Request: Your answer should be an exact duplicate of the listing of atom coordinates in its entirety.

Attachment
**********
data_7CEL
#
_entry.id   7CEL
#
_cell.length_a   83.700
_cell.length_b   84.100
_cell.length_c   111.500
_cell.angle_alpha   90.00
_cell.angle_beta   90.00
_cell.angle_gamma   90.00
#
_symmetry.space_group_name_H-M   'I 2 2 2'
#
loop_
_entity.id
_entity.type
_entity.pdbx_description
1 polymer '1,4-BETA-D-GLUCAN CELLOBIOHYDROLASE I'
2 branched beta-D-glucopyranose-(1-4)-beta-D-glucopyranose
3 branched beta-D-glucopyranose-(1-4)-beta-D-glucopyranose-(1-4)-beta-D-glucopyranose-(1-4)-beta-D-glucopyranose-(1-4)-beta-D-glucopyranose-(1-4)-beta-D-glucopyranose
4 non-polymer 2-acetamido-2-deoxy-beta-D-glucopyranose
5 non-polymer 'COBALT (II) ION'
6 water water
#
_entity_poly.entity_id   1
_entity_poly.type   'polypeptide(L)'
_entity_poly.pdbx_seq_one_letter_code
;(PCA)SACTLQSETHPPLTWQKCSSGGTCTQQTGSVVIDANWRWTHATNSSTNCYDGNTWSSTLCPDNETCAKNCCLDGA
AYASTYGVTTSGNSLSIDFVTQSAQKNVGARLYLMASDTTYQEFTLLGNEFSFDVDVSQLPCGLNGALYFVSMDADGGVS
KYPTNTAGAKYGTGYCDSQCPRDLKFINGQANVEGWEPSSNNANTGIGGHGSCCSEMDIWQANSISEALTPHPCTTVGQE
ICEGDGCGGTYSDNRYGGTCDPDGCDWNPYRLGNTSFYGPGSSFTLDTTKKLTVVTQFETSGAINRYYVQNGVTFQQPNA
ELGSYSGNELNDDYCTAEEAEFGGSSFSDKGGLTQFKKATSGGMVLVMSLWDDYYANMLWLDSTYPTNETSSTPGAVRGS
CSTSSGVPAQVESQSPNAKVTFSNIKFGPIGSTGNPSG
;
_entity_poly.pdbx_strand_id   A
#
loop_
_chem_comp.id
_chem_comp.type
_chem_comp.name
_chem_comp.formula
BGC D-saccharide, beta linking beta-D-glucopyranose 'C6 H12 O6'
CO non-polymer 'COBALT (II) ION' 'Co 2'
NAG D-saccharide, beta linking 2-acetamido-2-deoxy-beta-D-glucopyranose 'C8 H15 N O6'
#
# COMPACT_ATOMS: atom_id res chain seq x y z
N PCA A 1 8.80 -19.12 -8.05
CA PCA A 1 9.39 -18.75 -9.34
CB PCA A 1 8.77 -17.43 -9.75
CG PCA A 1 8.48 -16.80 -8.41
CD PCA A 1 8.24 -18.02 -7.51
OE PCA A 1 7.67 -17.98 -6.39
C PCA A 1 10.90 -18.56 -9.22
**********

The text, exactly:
data_7CEL
#
_entry.id   7CEL
#
_cell.length_a   83.700
_cell.length_b   84.100
_cell.length_c   111.500
_cell.angle_alpha   90.00
_cell.angle_beta   90.00
_cell.angle_gamma   90.00
#
_symmetry.space_group_name_H-M   'I 2 2 2'
#
loop_
_entity.id
_entity.type
_entity.pdbx_description
1 polymer '1,4-BETA-D-GLUCAN CELLOBIOHYDROLASE I'
2 branched beta-D-glucopyranose-(1-4)-beta-D-glucopyranose
3 branched beta-D-glucopyranose-(1-4)-beta-D-glucopyranose-(1-4)-beta-D-glucopyranose-(1-4)-beta-D-glucopyranose-(1-4)-beta-D-glucopyranose-(1-4)-beta-D-glucopyranose
4 non-polymer 2-acetamido-2-deoxy-beta-D-glucopyranose
5 non-polymer 'COBALT (II) ION'
6 water water
#
_entity_poly.entity_id   1
_entity_poly.type   'polypeptide(L)'
_entity_poly.pdbx_seq_one_letter_code
;(PCA)SACTLQSETHPPLTWQKCSSGGTCTQQTGSVVIDANWRWTHATNSSTNCYDGNTWSSTLCPDNETCAKNCCLDGA
AYASTYGVTTSGNSLSIDFVTQSAQKNVGARLYLMASDTTYQEFTLLGNEFSFDVDVSQLPCGLNGALYFVSMDADGGVS
KYPTNTAGAKYGTGYCDSQCPRDLKFINGQANVEGWEPSSNNANTGIGGHGSCCSEMDIWQANSISEALTPHPCTTVGQE
ICEGDGCGGTYSDNRYGGTCDPDGCDWNPYRLGNTSFYGPGSSFTLDTTKKLTVVTQFETSGAINRYYVQNGVTFQQPNA
ELGSYSGNELNDDYCTAEEAEFGGSSFSDKGGLTQFKKATSGGMVLVMSLWDDYYANMLWLDSTYPTNETSSTPGAVRGS
CSTSSGVPAQVESQSPNAKVTFSNIKFGPIGSTGNPSG
;
_entity_poly.pdbx_strand_id   A
#
loop_
_chem_comp.id
_chem_comp.type
_chem_comp.name
_chem_comp.formula
BGC D-saccharide, beta linking beta-D-glucopyranose 'C6 H12 O6'
CO non-polymer 'COBALT (II) ION' 'Co 2'
NAG D-saccharide, beta linking 2-acetamido-2-deoxy-beta-D-glucopyranose 'C8 H15 N O6'
#
# COMPACT_ATOMS: atom_id res chain seq x y z
N PCA A 1 8.80 -19.12 -8.05
CA PCA A 1 9.39 -18.75 -9.34
CB PCA A 1 8.77 -17.43 -9.75
CG PCA A 1 8.48 -16.80 -8.41
CD PCA A 1 8.24 -18.02 -7.51
OE PCA A 1 7.67 -17.98 -6.39
C PCA A 1 10.90 -18.56 -9.22